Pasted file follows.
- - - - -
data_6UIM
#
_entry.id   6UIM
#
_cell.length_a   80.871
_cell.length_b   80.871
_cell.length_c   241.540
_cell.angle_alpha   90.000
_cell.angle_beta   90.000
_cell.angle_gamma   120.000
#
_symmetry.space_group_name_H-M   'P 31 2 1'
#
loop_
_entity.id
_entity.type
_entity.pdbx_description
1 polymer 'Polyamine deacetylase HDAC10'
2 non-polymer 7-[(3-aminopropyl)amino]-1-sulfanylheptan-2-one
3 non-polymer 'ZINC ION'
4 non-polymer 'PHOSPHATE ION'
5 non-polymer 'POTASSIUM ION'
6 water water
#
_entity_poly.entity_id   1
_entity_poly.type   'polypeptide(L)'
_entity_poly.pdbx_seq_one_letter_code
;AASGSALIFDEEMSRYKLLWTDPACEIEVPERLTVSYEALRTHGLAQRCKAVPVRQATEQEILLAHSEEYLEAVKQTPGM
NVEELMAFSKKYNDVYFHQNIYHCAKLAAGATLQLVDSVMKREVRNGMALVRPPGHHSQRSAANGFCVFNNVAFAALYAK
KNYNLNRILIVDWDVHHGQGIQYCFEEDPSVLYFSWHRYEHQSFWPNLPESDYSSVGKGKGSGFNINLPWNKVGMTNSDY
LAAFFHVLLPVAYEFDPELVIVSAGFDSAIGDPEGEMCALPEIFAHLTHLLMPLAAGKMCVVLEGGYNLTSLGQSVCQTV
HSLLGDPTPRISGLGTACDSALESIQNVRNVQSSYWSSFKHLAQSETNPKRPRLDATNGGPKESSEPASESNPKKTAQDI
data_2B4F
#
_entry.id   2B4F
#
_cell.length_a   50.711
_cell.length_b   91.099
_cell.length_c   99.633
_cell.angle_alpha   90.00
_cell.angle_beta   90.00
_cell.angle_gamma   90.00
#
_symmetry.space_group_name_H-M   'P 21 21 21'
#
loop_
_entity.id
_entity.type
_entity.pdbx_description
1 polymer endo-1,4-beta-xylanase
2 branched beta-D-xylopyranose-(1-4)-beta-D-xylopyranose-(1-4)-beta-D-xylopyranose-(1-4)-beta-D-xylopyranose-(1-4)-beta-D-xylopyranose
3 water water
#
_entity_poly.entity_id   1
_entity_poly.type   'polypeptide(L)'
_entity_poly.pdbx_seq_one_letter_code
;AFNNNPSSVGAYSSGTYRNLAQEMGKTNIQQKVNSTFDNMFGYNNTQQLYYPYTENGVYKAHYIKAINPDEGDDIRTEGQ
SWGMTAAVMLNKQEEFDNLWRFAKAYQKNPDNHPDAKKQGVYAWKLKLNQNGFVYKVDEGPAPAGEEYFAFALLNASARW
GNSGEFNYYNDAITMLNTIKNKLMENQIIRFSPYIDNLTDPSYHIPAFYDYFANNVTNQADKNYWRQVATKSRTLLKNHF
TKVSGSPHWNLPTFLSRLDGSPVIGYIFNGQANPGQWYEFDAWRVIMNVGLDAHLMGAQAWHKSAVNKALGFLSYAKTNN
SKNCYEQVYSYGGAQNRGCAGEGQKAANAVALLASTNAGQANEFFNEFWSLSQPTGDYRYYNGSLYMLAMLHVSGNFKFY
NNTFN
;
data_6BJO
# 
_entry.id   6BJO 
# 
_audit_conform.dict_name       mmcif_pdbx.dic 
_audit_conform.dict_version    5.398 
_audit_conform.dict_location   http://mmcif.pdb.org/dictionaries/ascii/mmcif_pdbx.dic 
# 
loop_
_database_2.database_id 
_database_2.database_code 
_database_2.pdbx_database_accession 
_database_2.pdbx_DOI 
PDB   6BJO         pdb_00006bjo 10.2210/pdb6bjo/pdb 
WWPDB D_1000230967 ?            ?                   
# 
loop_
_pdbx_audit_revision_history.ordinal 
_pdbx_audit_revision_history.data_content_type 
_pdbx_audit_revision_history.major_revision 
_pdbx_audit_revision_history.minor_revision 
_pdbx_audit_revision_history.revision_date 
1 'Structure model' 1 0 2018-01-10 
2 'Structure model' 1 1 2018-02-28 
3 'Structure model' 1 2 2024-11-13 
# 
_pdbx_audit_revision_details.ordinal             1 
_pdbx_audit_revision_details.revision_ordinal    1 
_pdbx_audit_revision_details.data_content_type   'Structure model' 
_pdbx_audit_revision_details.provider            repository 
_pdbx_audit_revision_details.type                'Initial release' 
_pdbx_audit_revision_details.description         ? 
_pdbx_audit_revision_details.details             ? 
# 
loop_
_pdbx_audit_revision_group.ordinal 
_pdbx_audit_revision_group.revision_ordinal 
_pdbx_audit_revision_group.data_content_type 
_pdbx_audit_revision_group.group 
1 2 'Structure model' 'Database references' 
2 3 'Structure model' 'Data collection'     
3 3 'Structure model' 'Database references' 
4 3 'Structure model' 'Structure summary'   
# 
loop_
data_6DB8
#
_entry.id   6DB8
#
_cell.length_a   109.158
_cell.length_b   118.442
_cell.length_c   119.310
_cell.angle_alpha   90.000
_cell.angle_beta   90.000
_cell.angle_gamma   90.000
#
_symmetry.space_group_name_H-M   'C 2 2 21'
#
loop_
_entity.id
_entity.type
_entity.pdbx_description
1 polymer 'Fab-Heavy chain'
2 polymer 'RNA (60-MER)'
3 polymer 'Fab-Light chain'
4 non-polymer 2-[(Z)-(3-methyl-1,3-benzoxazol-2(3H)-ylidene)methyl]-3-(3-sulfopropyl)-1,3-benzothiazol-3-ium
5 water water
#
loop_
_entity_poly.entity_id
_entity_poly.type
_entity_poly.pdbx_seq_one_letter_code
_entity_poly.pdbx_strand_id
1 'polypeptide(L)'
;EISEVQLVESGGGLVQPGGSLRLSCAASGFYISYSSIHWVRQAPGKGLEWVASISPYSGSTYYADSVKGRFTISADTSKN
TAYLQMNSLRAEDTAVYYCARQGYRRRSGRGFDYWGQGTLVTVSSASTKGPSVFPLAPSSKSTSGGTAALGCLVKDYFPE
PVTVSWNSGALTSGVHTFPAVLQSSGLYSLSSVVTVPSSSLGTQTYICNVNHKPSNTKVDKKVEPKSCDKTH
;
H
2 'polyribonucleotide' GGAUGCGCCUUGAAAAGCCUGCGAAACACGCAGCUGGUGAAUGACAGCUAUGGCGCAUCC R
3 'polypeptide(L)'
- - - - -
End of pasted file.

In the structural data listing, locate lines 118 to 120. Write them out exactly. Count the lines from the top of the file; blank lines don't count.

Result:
_cell.angle_gamma   90.000
#
_symmetry.space_group_name_H-M   'C 2 2 21'